Bollywood ditches razzmatazz for sex work and its purveyors love it
Biopic about Mumbai sex worker turned women’s rights champion has been welcomed by the marginalised group
The brothels look brighter, the alleyways are cleaner and a stirring soundtrack accompanies the protagonists, but a new Bollywood film set in Kamathipura, Mumbai’s red-light district, has struck a chord with India's roughly one-million sex workers.
Gangubai Kathiawadi is a biopic telling the story of a sex worker of the same name who went from young trafficking victim to champion for the rights of women working in the trade in the 1950s, a battle still being fought today.
Many sex workers in Kamathipura and across India say the film, starring celebrated actress Alia Bhatt, shows rare understanding of their everyday struggles.
“We saw the film carefully, minutely. There have been so many films on women like us, but none that raised these issues,” said Kiran Deshmukh, president of National Network of Sex Workers.
“People believe what they see in Bollywood films. And this film has shown that sex work is work and that this work helps us live our lives and feed and raise our children,” Deshmukh said.
While prostitution is legal in India, related activities such as soliciting, pimping and running a brothel are crimes, meaning sex workers face frequent run-ins with the police.
Most are unable to vote, open bank accounts or access state subsidies for food because they lack the necessary identity documents and many end up trapped in debt after taking out loans from unscrupulous private moneylenders.
“We’ve struggled for 30 years to have women of Kamathipura open bank accounts,” said Priti Patkar, founder of Prerana, a non-profit that works with the children of sex workers to help them secure school admissions.
But the Covid-19 pandemic has given impetus to calls for sex workers to be recognised as part of India’s vast informal labour force, and the release of Gangubai Kathiawadi has coincided with signs of progress.
Last year the supreme court ordered the federal and local governments to start issuing ration and voter cards to sex workers, and in Mumbai — India’s financial capital — work is already under way.
The film, which was also released on Netflix last month, has come at an “opportune time to continue the conversation”, said Aarthi Pai, general secretary of the non-profit Sangram, which works with sex workers.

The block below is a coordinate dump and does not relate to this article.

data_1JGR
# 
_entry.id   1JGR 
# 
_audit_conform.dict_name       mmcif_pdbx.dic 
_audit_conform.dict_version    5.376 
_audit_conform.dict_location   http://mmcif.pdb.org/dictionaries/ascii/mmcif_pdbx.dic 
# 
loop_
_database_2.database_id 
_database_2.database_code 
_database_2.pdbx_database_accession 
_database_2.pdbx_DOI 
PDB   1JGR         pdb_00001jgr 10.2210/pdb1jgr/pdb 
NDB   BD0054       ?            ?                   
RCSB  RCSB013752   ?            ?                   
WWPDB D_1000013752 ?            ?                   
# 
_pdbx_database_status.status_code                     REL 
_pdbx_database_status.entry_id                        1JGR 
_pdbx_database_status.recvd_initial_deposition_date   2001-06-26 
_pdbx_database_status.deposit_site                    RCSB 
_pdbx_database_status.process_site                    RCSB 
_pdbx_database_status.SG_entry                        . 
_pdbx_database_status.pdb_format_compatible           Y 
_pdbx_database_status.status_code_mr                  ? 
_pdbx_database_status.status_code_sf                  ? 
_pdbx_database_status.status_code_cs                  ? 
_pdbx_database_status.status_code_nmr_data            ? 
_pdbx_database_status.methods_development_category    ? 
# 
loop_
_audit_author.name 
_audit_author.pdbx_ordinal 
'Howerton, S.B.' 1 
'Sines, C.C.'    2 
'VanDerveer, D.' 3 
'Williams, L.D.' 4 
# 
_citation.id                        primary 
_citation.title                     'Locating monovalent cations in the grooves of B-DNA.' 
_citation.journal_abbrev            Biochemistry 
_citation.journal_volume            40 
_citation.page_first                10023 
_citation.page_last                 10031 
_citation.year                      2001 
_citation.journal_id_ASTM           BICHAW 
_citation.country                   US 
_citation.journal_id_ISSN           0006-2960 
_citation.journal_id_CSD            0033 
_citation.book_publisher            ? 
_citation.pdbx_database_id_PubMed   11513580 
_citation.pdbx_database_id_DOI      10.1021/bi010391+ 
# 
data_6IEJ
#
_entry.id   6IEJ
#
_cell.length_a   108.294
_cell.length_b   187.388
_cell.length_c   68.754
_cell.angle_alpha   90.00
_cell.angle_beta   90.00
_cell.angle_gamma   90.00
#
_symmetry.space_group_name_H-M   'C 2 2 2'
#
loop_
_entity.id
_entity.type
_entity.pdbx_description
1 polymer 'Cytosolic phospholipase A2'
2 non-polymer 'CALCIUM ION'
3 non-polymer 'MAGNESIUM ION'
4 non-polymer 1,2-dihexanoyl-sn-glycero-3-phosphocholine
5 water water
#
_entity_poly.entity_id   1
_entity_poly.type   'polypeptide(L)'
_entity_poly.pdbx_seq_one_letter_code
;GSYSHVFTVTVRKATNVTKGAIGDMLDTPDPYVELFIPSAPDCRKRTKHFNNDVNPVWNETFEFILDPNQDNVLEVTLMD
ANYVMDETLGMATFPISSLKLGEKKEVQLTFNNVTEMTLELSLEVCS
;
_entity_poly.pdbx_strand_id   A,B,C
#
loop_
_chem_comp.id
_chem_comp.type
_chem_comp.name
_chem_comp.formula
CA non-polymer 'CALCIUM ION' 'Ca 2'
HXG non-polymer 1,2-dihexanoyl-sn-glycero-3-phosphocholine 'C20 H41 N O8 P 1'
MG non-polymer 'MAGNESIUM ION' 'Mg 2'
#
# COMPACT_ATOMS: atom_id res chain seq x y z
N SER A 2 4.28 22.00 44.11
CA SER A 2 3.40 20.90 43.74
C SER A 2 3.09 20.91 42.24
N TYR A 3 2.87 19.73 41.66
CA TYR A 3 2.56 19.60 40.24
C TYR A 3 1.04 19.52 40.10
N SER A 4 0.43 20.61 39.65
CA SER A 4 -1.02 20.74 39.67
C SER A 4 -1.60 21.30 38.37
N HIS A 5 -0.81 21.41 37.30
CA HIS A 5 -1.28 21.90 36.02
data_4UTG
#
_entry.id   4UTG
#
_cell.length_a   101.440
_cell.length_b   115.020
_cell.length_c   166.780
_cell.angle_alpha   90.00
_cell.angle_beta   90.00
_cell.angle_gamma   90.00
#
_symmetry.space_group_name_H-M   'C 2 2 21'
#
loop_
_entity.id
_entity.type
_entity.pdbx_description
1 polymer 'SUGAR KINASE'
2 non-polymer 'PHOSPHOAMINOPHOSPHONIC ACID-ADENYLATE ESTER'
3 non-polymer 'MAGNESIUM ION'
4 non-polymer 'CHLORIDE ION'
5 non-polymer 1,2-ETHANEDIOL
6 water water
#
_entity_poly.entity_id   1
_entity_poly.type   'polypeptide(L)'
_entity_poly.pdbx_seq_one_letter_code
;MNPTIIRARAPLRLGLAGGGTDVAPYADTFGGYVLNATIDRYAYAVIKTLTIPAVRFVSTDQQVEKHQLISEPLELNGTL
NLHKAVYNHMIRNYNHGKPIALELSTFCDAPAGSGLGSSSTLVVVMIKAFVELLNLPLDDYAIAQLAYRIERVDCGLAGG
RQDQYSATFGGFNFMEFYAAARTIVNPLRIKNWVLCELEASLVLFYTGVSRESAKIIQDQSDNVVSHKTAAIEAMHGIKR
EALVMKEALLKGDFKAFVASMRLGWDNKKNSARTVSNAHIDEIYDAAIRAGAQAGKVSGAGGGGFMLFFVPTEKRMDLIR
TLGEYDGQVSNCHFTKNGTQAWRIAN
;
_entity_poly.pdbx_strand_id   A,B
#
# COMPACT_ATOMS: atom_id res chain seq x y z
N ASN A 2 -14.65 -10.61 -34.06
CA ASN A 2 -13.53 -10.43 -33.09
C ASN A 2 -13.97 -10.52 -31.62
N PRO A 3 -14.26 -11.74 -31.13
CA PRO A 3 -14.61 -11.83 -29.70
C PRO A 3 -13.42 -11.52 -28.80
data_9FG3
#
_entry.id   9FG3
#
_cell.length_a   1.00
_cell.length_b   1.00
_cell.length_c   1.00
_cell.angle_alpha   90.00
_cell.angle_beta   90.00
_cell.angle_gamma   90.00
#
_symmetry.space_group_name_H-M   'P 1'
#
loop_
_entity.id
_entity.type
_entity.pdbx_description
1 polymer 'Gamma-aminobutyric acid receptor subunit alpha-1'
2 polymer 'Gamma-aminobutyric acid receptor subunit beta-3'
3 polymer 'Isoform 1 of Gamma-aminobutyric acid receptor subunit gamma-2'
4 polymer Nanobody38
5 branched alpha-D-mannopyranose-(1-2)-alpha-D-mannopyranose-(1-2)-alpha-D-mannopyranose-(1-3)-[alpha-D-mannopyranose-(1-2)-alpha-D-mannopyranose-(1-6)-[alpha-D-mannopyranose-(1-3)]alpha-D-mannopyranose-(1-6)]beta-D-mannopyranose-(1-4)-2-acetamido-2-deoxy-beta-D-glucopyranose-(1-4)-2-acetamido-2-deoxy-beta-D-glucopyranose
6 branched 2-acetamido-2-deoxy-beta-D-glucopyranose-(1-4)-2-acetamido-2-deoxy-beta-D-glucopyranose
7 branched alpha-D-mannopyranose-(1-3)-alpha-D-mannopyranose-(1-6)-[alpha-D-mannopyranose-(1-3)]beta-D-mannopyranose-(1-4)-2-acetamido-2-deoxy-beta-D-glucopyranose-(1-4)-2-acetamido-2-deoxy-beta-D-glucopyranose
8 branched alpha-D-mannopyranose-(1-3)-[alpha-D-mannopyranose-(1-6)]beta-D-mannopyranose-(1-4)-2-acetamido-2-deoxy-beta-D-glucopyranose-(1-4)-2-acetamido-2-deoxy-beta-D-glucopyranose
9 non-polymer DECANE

Adapted from a chapter in Mafia Queens of Mumbai, a book by journalists S Hussain Zaidi and Jane Borges, the film breaks Bollywood’s usual sex worker mould, film critics said.
Calling it a “feminist film”, Meenakshi Shedde, independent film curator and South Asia delegate to the Berlin Film Festival, said the movie, directed by Sanjay Leela Bhansali, was more powerful because it was a biopic.
She highlighted a scene showing Gangubai, who went on to become a powerful madam, gathering the brothel’s workers together and telling them to take time off to catch a film.
“This is interesting to see in a mainstream masala film. I am not aware of an Indian film to show a sex worker with such agency at the political, legal and also financial level,” Shedde said.
Actor Seema Pahwa, who plays a brothel madam and young Gangubai’s boss in the movie, said she had been overwhelmed by sex workers’ response to the film during a special screening she attended with them.
She said she hoped the film would raise awareness about their rights, including within the profession, and act as a catalyst for further gains.
“This is a big role media has to play ... to create awareness,” she said.
“It is sad that issues raised so many years ago are still relevant,” Pahwa added.
Far from the Bollywood razzmatazz, in a brothel in a dark, narrow alley of the Kamathipura area, Rukhsana Ansari, 40, and other sex workers have been watching snippets from the film on their smartphones.
Sex trafficked more than two decades ago after her parents died, Ansari recalled being sold into a brothel for 10,000 rupees (now about R2,000) and said she was struck by the parallels between herself and the film’s main protagonist.
“We were both cheated, we both tried running away from the brothel and I too scored some victories: I refused to wear skimpy clothes and drink alcohol. Like her, even I survived,” she said, her left arm covered with scars from self-inflicted wounds she sees as a reminder of her fight to survive.
Thousands of sex workers in Mumbai and those from other cities, such as Sangli and Solapur, were invited to watch the film in cinema screenings sponsored by non-profits, while others bought tickets for an unusual trip to the movies.
Many were inspired to visit Gangubai’s former home in Kamathipura.
“Hundreds have come here since the film’s release. They ask me the same things: if she was indeed the person they showed in the film. If her story is real,” said Sapna, who lives in Gangubai’s house and gave only her first name.
A statue of the women’s rights champion adorned with a flower garland stands at the end of a corridor.
Outside, Kamathipura’s narrow and noisy lanes are flanked by grimy art deco buildings, roadside fabric-dyeing workshops and street vendors selling tea and samoosas.
Deshmukh, who also felt inspired to visit Gangubai’s house after watching the film, questioned its rose-tinted treatment of the district, however.
“Even Gangubai’s bathroom is so big it could accommodate a bed for a woman to do business,” she said.
“The film was real, so her place of work should have also been real.”
— Thomson Reuters Foundation